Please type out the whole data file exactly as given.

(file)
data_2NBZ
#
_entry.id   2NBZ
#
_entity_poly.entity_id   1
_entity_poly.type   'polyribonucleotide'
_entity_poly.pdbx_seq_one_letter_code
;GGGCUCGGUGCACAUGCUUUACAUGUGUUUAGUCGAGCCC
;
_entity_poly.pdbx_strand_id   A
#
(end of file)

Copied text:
data_2NBZ
#
_entry.id   2NBZ
#
_entity_poly.entity_id   1
_entity_poly.type   'polyribonucleotide'
_entity_poly.pdbx_seq_one_letter_code
;GGGCUCGGUGCACAUGCUUUACAUGUGUUUAGUCGAGCCC
;
_entity_poly.pdbx_strand_id   A
#